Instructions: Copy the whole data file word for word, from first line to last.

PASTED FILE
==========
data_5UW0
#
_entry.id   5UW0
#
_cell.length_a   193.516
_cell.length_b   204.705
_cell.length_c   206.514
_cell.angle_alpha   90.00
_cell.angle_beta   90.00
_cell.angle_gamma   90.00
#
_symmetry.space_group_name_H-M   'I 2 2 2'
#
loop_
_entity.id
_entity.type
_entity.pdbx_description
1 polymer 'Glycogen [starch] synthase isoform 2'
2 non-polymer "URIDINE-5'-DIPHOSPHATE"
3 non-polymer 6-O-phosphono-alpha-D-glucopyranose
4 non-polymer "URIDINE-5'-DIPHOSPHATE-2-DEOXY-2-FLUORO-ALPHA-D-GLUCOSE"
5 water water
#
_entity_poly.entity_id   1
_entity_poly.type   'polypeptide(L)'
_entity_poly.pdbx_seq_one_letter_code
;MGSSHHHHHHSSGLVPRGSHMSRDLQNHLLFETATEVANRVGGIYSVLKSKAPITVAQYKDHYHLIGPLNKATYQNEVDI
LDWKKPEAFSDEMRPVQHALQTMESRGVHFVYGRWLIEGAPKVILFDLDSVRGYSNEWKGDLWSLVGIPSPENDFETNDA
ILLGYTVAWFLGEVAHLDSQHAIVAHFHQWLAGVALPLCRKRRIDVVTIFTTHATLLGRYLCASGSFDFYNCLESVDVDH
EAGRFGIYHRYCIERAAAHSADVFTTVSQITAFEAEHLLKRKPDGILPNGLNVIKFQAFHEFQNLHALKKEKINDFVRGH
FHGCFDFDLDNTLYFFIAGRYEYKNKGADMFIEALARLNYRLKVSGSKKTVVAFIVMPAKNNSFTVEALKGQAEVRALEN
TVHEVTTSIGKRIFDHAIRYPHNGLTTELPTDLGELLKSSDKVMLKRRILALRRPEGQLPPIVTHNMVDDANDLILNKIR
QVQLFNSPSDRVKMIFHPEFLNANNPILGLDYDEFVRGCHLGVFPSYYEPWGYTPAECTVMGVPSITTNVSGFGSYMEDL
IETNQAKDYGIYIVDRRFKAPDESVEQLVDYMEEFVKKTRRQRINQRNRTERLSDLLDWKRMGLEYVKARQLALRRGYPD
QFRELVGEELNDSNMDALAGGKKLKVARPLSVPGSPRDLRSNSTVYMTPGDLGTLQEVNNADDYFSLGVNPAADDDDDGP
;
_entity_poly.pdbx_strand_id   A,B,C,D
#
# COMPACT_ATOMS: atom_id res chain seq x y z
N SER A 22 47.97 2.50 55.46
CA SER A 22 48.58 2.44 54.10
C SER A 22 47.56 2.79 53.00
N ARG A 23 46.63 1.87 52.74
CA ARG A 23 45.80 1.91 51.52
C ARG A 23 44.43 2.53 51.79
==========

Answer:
data_5UW0
#
_entry.id   5UW0
#
_cell.length_a   193.516
_cell.length_b   204.705
_cell.length_c   206.514
_cell.angle_alpha   90.00
_cell.angle_beta   90.00
_cell.angle_gamma   90.00
#
_symmetry.space_group_name_H-M   'I 2 2 2'
#
loop_
_entity.id
_entity.type
_entity.pdbx_description
1 polymer 'Glycogen [starch] synthase isoform 2'
2 non-polymer "URIDINE-5'-DIPHOSPHATE"
3 non-polymer 6-O-phosphono-alpha-D-glucopyranose
4 non-polymer "URIDINE-5'-DIPHOSPHATE-2-DEOXY-2-FLUORO-ALPHA-D-GLUCOSE"
5 water water
#
_entity_poly.entity_id   1
_entity_poly.type   'polypeptide(L)'
_entity_poly.pdbx_seq_one_letter_code
;MGSSHHHHHHSSGLVPRGSHMSRDLQNHLLFETATEVANRVGGIYSVLKSKAPITVAQYKDHYHLIGPLNKATYQNEVDI
LDWKKPEAFSDEMRPVQHALQTMESRGVHFVYGRWLIEGAPKVILFDLDSVRGYSNEWKGDLWSLVGIPSPENDFETNDA
ILLGYTVAWFLGEVAHLDSQHAIVAHFHQWLAGVALPLCRKRRIDVVTIFTTHATLLGRYLCASGSFDFYNCLESVDVDH
EAGRFGIYHRYCIERAAAHSADVFTTVSQITAFEAEHLLKRKPDGILPNGLNVIKFQAFHEFQNLHALKKEKINDFVRGH
FHGCFDFDLDNTLYFFIAGRYEYKNKGADMFIEALARLNYRLKVSGSKKTVVAFIVMPAKNNSFTVEALKGQAEVRALEN
TVHEVTTSIGKRIFDHAIRYPHNGLTTELPTDLGELLKSSDKVMLKRRILALRRPEGQLPPIVTHNMVDDANDLILNKIR
QVQLFNSPSDRVKMIFHPEFLNANNPILGLDYDEFVRGCHLGVFPSYYEPWGYTPAECTVMGVPSITTNVSGFGSYMEDL
IETNQAKDYGIYIVDRRFKAPDESVEQLVDYMEEFVKKTRRQRINQRNRTERLSDLLDWKRMGLEYVKARQLALRRGYPD
QFRELVGEELNDSNMDALAGGKKLKVARPLSVPGSPRDLRSNSTVYMTPGDLGTLQEVNNADDYFSLGVNPAADDDDDGP
;
_entity_poly.pdbx_strand_id   A,B,C,D
#
# COMPACT_ATOMS: atom_id res chain seq x y z
N SER A 22 47.97 2.50 55.46
CA SER A 22 48.58 2.44 54.10
C SER A 22 47.56 2.79 53.00
N ARG A 23 46.63 1.87 52.74
CA ARG A 23 45.80 1.91 51.52
C ARG A 23 44.43 2.53 51.79